Modern Concept of Preventive Medicine:
Now let us see how the current concept of preventive medicine came into being. The story began only 150 years ago. People returning from a trip to USA, Europe or Japan undoubtedly are very fascinated and narrate modem technological advances. Another aspect they often remark on is the cleanliness observed in their cities. Would you believe that a person who throws garbage outside the house or on the road or even on the highway has to pay a heavy fine? Were these nations as clean as they are today? No, in fact, about 150 years ago, after the Industrial Revolution, working class people of western countries lived in extremely filthy conditions. Piles of refuse in front of houses, lack of sewerage, slaughter houses full of flies, etc. were similar to what we witness in the dd crowded areas of Indian cities and in most of our villages today. Till then, the western people did not know that filth was the greatest enemy of their health. During the Industrial Revolution in Europe, a close connection between disease and sanitary conditions was demonstrated. At that time as.many as 30 families shared one lavatory. Outbreak of epidemic diseases like cholera was very common. It was observed that labourers suffered a far higher incidence of disease than the middle and upper classes.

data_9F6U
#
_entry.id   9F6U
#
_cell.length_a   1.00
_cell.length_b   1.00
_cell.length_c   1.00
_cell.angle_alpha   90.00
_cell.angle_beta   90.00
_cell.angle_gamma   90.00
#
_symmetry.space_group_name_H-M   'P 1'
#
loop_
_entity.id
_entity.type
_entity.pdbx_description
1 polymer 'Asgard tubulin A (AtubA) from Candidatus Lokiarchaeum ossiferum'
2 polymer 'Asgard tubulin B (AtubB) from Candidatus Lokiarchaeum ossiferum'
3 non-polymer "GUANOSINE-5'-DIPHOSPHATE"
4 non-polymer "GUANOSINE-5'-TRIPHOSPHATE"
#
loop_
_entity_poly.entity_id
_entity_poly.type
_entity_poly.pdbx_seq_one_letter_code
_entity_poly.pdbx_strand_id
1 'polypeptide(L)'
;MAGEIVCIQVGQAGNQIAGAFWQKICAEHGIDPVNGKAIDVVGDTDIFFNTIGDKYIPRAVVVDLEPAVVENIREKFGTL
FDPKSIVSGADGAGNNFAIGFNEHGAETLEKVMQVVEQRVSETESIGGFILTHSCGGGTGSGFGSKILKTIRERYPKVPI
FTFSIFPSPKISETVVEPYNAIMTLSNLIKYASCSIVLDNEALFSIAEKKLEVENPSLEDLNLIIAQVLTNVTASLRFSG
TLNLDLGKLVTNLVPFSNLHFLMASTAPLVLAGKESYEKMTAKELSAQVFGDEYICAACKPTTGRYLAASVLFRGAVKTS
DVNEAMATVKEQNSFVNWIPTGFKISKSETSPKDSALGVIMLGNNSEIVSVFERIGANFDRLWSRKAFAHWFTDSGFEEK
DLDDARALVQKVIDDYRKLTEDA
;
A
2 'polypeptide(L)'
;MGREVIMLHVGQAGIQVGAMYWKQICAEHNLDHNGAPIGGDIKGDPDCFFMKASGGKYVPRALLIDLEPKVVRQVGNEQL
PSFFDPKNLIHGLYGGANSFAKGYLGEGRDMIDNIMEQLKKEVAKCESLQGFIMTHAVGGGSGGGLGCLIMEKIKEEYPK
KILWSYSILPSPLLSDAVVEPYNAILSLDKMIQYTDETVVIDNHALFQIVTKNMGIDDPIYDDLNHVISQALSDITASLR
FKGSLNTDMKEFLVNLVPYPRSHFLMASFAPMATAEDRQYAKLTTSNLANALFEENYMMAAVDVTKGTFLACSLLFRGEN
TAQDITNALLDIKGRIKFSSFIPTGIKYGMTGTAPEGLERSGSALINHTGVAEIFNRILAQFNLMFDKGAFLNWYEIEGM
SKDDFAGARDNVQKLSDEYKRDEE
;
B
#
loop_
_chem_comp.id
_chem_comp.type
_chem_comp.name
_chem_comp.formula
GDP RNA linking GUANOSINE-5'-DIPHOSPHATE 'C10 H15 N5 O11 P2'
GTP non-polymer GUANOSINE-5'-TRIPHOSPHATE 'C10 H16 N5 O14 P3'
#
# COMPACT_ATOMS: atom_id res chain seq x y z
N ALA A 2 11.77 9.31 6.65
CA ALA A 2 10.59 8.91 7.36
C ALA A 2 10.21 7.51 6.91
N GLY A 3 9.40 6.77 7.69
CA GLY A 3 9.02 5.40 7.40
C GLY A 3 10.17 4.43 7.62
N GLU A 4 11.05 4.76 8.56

As a result of these findings, the concept of state accepting responsibility of people's health appeared, and state health laws were made and enforced by the police. A major epidemic of cholera occurred in 1832 in England. Then the sanitary cpnditions of the working class wereinvestigated.
It led to the belief that cholera and other diseases arose from the stinking gases that accompanied decaying animal matter. Water was found to have a role in the transmission of disease. In 1848. England promulgated its Public Health Act, which defined the role of the state in peoples' health and led to a great awareness about sanitary matters. In 1875, the Public Health Act defined the steps for a clean environment and for clean water. Other European countries and America followed suit. Steps were taken to ensure clean water, smundings, houses and for control of offensive trades, such as carrying of garbage or excreta.